Representative Rashida Tlaib, a freshman congresswoman from Michigan, recently introduced HR 1756, a bill that’s of special interest to the insurance industry. The bill would prohibit auto insurers from using a person’s credit score or credit history as a factor in setting car insurance rates. The use of credit scores in determining car insurance rates has long been controversial. Several states (California, Massachusetts, and Hawaii) already ban it.
What is the HR 1756?
The bill would prohibit the three credit reporting bureaus (Experian, TransUnion, and Equifax) from giving consumer reports to anyone who would use the information in the underwriting or rating of auto insurance. Auto insurance premiums are based on many factors, such as the consumer’s driving record, years of driving experience, miles driven, the car itself, the driver’s location – and, in states where it is allowed, credit scores.
(The practice of using credit scores as a factor in setting auto insurance rates goes back to the 1990s. Insurers have used it to predict which consumers are most likely to file a claim).
Tlaib represents parts of Detroit, which has the highest auto insurance rates in the country. It’s her belief that a person’s credit score does not accurately reflect what kind of driver they are. She sees it as a form of red-lining. In a letter to her House colleagues seeking support for the bill, Tlaib points out that marginalized populations have fewer opportunities to build credit and less access to wealth. Tlaib believes that the use of credit information in auto insurance rates perpetuates discrimination and makes wealth inequality worse. Currently, there are 24 co-sponsors for HR 1756.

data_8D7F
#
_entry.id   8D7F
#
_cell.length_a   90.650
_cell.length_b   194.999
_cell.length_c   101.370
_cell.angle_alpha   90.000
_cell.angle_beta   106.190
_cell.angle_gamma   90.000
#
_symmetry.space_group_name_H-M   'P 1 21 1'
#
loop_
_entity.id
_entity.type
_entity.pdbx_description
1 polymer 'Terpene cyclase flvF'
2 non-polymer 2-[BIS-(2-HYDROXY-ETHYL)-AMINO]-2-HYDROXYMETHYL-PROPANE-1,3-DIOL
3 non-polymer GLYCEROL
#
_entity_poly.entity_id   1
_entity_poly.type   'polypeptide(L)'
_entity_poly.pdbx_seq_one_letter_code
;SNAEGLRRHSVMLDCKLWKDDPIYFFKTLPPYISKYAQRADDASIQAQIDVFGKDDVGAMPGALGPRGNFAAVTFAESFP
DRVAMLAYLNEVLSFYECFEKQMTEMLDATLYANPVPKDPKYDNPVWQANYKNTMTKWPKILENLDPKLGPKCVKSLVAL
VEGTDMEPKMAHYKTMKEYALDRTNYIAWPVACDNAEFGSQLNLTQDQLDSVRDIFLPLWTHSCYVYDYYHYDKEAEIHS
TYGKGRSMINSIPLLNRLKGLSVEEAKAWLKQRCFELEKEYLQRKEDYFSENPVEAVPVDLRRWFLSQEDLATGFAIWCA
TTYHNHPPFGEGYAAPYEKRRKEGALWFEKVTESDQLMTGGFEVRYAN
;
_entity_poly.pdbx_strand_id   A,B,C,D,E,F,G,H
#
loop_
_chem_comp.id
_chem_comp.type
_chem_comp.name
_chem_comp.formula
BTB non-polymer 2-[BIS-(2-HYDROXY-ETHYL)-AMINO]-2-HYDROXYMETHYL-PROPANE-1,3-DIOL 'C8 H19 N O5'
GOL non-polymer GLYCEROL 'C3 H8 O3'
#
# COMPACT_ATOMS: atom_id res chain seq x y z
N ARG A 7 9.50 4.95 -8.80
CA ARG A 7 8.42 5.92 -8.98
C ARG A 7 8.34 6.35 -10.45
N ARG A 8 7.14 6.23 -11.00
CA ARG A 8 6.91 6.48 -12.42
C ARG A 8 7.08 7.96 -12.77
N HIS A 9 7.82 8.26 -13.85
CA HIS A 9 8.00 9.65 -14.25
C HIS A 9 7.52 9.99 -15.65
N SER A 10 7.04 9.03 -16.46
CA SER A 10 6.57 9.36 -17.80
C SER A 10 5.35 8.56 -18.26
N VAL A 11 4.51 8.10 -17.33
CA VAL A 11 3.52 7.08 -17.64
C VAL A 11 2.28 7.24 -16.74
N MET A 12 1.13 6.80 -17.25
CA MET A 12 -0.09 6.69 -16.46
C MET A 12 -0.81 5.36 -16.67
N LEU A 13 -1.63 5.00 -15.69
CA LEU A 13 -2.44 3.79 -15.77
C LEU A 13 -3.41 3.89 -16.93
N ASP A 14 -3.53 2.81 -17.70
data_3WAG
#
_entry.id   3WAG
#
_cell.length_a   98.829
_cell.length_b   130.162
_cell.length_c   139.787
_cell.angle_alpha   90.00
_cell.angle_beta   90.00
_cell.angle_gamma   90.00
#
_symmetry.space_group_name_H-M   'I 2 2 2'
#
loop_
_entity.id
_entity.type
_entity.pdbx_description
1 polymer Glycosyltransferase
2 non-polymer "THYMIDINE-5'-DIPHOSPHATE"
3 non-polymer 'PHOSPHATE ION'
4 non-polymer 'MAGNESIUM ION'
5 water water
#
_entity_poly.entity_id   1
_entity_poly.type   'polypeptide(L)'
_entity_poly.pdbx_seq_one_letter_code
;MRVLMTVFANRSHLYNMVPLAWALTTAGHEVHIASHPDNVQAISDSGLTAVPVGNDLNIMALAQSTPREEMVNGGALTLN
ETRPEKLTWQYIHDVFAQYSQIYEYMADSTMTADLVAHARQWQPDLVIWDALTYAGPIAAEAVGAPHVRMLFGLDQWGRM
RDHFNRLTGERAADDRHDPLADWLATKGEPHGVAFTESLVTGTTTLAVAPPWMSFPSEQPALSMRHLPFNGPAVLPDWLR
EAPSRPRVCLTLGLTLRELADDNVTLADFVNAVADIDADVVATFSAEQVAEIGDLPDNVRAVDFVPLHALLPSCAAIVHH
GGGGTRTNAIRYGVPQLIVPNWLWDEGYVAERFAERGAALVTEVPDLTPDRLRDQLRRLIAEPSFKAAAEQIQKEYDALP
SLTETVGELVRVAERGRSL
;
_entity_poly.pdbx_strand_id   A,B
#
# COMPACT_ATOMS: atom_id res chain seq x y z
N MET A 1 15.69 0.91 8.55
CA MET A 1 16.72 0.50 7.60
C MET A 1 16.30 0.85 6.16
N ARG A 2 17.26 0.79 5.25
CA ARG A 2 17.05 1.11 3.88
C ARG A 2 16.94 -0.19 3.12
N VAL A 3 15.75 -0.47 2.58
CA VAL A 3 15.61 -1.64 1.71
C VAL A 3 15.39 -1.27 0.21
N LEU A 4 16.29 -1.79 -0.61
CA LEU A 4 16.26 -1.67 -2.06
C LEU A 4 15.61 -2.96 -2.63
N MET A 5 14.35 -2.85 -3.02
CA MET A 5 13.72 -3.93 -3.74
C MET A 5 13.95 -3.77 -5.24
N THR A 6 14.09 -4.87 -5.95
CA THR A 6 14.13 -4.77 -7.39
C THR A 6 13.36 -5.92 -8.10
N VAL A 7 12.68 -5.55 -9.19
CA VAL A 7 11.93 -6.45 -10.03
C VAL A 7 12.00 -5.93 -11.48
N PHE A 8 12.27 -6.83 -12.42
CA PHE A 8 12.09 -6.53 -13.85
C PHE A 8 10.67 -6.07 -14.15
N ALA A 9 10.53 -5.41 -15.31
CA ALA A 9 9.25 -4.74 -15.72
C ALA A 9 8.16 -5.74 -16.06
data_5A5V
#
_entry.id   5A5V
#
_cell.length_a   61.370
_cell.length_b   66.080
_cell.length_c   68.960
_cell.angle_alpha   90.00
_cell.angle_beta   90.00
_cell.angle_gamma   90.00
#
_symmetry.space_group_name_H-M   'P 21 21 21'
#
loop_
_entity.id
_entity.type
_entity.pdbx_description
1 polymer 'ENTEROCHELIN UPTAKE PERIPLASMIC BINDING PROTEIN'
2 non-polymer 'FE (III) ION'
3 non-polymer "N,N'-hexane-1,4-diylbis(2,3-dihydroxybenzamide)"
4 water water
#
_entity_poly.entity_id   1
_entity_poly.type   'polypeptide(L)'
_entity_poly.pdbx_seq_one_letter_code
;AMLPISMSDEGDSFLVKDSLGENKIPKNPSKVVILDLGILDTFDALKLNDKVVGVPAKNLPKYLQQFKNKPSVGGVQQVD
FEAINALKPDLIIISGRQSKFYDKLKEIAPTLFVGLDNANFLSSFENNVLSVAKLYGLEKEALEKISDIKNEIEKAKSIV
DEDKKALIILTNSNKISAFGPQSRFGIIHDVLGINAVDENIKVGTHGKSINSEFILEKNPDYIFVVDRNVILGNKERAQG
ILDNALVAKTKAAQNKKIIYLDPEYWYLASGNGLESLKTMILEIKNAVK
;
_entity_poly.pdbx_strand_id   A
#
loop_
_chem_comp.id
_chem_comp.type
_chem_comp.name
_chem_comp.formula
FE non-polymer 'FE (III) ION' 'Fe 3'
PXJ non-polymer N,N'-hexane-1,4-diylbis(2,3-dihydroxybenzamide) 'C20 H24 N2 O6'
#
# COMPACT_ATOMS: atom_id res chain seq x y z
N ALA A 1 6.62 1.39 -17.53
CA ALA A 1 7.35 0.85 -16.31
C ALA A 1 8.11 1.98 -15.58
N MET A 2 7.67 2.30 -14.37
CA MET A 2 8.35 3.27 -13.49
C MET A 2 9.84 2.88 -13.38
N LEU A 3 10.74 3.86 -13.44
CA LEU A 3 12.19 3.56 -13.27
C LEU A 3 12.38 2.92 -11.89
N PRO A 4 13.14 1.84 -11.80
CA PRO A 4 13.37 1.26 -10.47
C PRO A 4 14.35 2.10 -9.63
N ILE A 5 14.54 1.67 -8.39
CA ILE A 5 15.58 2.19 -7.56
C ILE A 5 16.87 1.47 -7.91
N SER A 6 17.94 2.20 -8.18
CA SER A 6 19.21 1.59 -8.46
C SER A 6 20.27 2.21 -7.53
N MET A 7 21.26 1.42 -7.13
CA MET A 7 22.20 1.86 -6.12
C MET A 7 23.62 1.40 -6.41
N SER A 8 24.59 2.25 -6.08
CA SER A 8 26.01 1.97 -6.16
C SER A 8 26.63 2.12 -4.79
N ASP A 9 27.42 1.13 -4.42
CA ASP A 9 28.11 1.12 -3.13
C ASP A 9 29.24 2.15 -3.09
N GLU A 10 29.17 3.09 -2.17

An article from The Detroit News about HR 1756 quotes Tlaib as saying, “Most of my neighbors and residents, they don’t have access to credit, and they shouldn’t be punished for being poor.”
Is there a correlation between filing a claim and a person’s credit score?
To make a case for the practice being beneficial, some in the insurance industry point to actuarial studies in which there is a relationship between a person’s credit score and their likelihood of filing a claim. However, Chuck Bell of the Consumer Reports advocacy division believes that the auto insurance industry has never actually proved a true link between a customer’s credit score and how safe a driver they are.
Some blame the high auto insurance rates in Michigan on the state’s requirement that drivers purchase unlimited medical payments coverage instead of the use of credit scores. But the article from The Detroit News mentioned above brings up a study indicating that a single adult driver with a clean driving record and a “Good” credit score can pay $403 more annually for car insurance than a driver with a clean driving record and an “Excellent” credit score. A study by Consumer Reports found that credit score may have more of an effect on a person’s auto insurance rates than a conviction for drunk driving.
Thus, the old debate over the use of credit scores in determining car insurance rates reaches a new chapter. Tlaib’s bill will certainly continue to spark conversations not only in Michigan but around the nation.
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